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President Biden signed this week a bipartisan law on cold case investigations that gives federal rights to relatives of those who were killed in unsolved killings.
The Homicide Victims’ Families Rights Act provides family members of cold case victims a way to officially request federal investigators review their case with the latest available technology – and it specifically prohibits previous investigators from leading the renewed probe.
It directs agencies to keep their families informed about the case file. The federal government will be required to publish statistics annually on cold-case murders starting in 2025.
Reps. Michael McCaul and Eric Swalwell, both former prosecutors who became congressmen, introduced the bill. The bill passed 406-20 in Congress and unanimously in Senate.
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McCaul cited McCaul’s 1991 Yogurt Shop Murders as a key factor in his efforts for the law to be passed.
McCaul stated to Fox News Digital that three decades ago four girls were brutally killed at a Texas yogurt shop. Their families and communities are still haunted by the case because it remains unsolved. “I’m hopeful the Homicide Victims’ Families Rights Act will deliver the resources to help solve cold cases providing hope, justice, answers, and closure to grieving families of those whose cases have gone cold.”
The cold case murders resulted in four teenage girls being killed: Amy Ayers (13), Eliza Thomas (17), Sarah Harbison (15), and Jennifer Harbison (17).
The older girls were visiting the younger girls, who were working at the shop. The shop was set on fire after the four girls were found tied and gagged with gunshot wounds to the heads.
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Four men were soon arrested – but the charges were later dropped after DNA evidence linked an unknown man to the scene.
He is not yet identified.
McCaul was a former Texas deputy Attorney General and Federal Prosecutor. In 2019, McCaul wrote to the FBI asking them to send DNA samples from the case. The FBI replied that there would be thousands of matches, and the test would not be conclusive.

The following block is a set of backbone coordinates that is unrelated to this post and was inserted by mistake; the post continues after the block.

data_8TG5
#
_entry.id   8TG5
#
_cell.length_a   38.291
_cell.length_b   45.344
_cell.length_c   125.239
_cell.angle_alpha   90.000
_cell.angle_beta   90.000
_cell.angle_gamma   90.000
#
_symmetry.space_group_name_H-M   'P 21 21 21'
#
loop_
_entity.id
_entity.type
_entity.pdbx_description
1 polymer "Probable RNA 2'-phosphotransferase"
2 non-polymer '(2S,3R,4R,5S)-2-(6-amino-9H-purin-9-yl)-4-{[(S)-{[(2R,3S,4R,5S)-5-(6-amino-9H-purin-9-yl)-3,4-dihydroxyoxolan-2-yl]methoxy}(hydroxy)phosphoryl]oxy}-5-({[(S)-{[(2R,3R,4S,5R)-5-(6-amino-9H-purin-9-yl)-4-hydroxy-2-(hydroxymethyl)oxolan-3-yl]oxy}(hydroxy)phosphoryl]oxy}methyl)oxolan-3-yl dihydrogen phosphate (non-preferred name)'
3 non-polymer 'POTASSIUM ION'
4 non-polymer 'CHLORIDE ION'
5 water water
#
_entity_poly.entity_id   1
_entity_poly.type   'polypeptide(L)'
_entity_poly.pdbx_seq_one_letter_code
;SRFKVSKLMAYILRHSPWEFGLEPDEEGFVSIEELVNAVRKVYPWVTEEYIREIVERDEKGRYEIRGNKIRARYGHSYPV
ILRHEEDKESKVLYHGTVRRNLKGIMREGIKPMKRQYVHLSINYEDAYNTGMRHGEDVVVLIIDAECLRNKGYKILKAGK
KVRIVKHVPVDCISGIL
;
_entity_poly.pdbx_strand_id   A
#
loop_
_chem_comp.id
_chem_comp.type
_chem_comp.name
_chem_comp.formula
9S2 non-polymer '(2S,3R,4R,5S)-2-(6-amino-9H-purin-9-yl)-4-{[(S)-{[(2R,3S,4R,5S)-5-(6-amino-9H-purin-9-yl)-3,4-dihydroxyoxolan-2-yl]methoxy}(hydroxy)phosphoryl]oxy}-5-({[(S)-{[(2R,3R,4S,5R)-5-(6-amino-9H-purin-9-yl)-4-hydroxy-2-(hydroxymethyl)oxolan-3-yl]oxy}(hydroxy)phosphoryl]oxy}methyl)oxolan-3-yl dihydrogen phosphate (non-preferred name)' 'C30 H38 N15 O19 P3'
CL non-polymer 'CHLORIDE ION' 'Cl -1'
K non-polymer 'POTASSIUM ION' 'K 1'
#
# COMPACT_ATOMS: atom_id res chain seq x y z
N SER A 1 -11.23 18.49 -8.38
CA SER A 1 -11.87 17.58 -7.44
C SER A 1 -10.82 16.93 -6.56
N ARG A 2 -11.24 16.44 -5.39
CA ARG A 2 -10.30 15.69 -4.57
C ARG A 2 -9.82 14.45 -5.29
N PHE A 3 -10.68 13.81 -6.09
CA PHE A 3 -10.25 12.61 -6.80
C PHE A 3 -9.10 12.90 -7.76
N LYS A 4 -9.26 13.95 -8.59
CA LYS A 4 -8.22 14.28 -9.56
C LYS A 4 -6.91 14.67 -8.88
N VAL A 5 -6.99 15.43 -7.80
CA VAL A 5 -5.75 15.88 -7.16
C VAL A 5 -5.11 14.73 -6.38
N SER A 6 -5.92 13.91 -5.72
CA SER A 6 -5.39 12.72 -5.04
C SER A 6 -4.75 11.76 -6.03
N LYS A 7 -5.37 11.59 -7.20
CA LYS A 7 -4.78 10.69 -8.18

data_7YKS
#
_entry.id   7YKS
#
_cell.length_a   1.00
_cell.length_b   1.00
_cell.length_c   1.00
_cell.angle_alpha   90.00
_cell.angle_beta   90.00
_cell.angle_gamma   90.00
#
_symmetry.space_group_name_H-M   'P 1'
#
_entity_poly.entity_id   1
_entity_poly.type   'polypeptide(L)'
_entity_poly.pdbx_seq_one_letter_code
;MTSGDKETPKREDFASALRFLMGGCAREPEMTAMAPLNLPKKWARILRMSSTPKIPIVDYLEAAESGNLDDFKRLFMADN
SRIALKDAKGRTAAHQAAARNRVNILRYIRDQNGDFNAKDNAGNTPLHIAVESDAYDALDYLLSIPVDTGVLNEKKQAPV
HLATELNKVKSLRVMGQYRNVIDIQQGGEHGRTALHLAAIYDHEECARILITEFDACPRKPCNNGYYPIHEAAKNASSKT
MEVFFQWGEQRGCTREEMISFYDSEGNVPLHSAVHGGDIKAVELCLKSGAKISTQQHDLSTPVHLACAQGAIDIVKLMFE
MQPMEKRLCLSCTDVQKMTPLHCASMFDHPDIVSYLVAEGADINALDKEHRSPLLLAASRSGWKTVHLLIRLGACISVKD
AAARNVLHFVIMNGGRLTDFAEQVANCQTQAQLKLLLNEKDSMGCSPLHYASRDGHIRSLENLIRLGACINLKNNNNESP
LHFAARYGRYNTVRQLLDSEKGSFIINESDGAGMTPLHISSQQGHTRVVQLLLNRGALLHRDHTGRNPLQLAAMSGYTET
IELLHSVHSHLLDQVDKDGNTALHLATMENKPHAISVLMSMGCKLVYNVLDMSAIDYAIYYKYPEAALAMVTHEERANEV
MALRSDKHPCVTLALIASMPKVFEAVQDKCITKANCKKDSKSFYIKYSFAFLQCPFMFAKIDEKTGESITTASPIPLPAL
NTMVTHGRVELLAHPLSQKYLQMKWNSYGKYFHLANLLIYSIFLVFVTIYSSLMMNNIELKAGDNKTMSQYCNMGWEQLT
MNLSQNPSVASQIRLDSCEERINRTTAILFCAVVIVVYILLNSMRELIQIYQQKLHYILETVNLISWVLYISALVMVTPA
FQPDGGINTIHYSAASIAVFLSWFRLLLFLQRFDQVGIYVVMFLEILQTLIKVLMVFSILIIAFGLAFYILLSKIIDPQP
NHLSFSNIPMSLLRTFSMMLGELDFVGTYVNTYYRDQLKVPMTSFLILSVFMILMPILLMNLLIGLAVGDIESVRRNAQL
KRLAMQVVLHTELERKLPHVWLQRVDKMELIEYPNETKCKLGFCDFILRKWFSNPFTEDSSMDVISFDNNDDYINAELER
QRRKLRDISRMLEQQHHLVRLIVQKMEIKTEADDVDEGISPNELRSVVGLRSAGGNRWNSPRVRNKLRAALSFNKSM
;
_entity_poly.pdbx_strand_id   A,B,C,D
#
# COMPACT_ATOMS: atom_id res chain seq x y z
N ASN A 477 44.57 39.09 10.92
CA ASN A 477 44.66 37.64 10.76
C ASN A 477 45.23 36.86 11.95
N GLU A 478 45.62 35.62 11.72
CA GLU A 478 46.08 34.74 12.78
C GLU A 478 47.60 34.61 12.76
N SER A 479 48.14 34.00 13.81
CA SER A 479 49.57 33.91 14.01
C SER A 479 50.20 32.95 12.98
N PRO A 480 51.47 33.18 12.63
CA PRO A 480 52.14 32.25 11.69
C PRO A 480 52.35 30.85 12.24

The new law requires federal law enforcement agencies to review a cold case upon a written request from a victim’s immediate family, if the case is still “cold” after three years and has probative leads. The federal government must inform the family members of victims of cold cases of their rights under the new legislation.
The agency must then “determine if full reinvestigation would yield either the identification or likely perpetrator of probative investigative leads.”
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Swalwell released a statement saying that too many murders continue to go unsolved in the country, leaving families devastated and communities in pain.
READ THE BILL RIGHT HERE
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Joseph Giacalone, an adjunct professor at New York City’s John Jay College of Criminal Justice and the former commanding officer of the NYPD’s Bronx Cold Case Squad, said unsolved cold cases mean a risk of additional violence. Particularly when the perpetrators of homicides are serial killers or involved in gang- or drug-related killings, he stated. As many as 39% homicides end up without arrests each year.
He said that as an investigator he took pride in helping victims’ families find closure.
“We’re finally seeing elected officials get it right: Victims matter; victims’ families matter,” he said. “This is exactly the message that people such as myself have been shouting for over the past two decades during the progressive era in criminal justice: the victims have been forgotten and the families ignored. This is a good step in the right direction.
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Giacalone, who wrote an actual textbook on cold case investigations, said the law’s requirement that the cold case’s previous investigators be left out of the reinvestigation is another key component in the new law.
“One of the things that I always talk about is, don’t read the reports right away; don’t talk to the detectives who did the case right away; because you end up going down the same path they did,” he said. “This law addresses just that…Now I hope it’s not a total thing, because I would want to talk to the case detectives eventually – just not initially.”
However, he said he’s hoping for at least one “tweak” he would like to see.
The cold case currently under review must have been previously under federal jurisdiction.
“The feds have access to techniques that it mentions local police departments don’t,” he said. “It’s really kind of a gray area, in one instance, you get the feeling that the family can reach right out to the police department, and the other it says it has to be a federal investigation.”
The White House didn’t respond to a request to comment on the new law.
Source: Fox News